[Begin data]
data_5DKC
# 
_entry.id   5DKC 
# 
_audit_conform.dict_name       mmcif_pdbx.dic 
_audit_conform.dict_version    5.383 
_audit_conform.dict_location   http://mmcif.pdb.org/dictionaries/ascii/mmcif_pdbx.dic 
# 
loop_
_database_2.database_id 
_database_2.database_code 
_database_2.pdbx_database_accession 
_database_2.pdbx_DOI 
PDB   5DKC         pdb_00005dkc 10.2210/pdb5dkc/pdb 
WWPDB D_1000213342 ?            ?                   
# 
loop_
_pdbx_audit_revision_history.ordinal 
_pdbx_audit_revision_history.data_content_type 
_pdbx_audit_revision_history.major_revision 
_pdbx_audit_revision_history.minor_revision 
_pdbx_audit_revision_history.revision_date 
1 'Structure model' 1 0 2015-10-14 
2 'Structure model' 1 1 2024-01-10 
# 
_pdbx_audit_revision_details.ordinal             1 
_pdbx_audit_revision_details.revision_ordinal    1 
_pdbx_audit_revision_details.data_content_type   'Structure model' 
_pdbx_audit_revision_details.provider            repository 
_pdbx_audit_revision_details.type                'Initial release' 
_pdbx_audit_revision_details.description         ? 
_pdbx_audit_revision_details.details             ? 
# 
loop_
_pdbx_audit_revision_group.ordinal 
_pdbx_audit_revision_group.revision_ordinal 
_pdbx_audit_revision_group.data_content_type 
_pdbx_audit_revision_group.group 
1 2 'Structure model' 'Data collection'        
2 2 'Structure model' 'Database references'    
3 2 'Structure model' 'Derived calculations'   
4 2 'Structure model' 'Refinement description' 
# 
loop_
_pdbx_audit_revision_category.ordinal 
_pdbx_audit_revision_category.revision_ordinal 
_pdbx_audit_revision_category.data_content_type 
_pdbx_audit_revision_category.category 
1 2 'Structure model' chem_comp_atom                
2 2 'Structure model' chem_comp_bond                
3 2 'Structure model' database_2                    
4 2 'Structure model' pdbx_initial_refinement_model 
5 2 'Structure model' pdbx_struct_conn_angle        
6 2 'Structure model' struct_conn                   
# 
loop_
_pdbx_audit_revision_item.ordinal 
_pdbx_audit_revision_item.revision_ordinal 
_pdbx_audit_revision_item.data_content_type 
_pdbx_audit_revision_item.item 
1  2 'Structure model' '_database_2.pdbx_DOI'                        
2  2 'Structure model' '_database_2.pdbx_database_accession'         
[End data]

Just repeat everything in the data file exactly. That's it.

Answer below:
data_5DKC
# 
_entry.id   5DKC 
# 
_audit_conform.dict_name       mmcif_pdbx.dic 
_audit_conform.dict_version    5.383 
_audit_conform.dict_location   http://mmcif.pdb.org/dictionaries/ascii/mmcif_pdbx.dic 
# 
loop_
_database_2.database_id 
_database_2.database_code 
_database_2.pdbx_database_accession 
_database_2.pdbx_DOI 
PDB   5DKC         pdb_00005dkc 10.2210/pdb5dkc/pdb 
WWPDB D_1000213342 ?            ?                   
# 
loop_
_pdbx_audit_revision_history.ordinal 
_pdbx_audit_revision_history.data_content_type 
_pdbx_audit_revision_history.major_revision 
_pdbx_audit_revision_history.minor_revision 
_pdbx_audit_revision_history.revision_date 
1 'Structure model' 1 0 2015-10-14 
2 'Structure model' 1 1 2024-01-10 
# 
_pdbx_audit_revision_details.ordinal             1 
_pdbx_audit_revision_details.revision_ordinal    1 
_pdbx_audit_revision_details.data_content_type   'Structure model' 
_pdbx_audit_revision_details.provider            repository 
_pdbx_audit_revision_details.type                'Initial release' 
_pdbx_audit_revision_details.description         ? 
_pdbx_audit_revision_details.details             ? 
# 
loop_
_pdbx_audit_revision_group.ordinal 
_pdbx_audit_revision_group.revision_ordinal 
_pdbx_audit_revision_group.data_content_type 
_pdbx_audit_revision_group.group 
1 2 'Structure model' 'Data collection'        
2 2 'Structure model' 'Database references'    
3 2 'Structure model' 'Derived calculations'   
4 2 'Structure model' 'Refinement description' 
# 
loop_
_pdbx_audit_revision_category.ordinal 
_pdbx_audit_revision_category.revision_ordinal 
_pdbx_audit_revision_category.data_content_type 
_pdbx_audit_revision_category.category 
1 2 'Structure model' chem_comp_atom                
2 2 'Structure model' chem_comp_bond                
3 2 'Structure model' database_2                    
4 2 'Structure model' pdbx_initial_refinement_model 
5 2 'Structure model' pdbx_struct_conn_angle        
6 2 'Structure model' struct_conn                   
# 
loop_
_pdbx_audit_revision_item.ordinal 
_pdbx_audit_revision_item.revision_ordinal 
_pdbx_audit_revision_item.data_content_type 
_pdbx_audit_revision_item.item 
1  2 'Structure model' '_database_2.pdbx_DOI'                        
2  2 'Structure model' '_database_2.pdbx_database_accession'         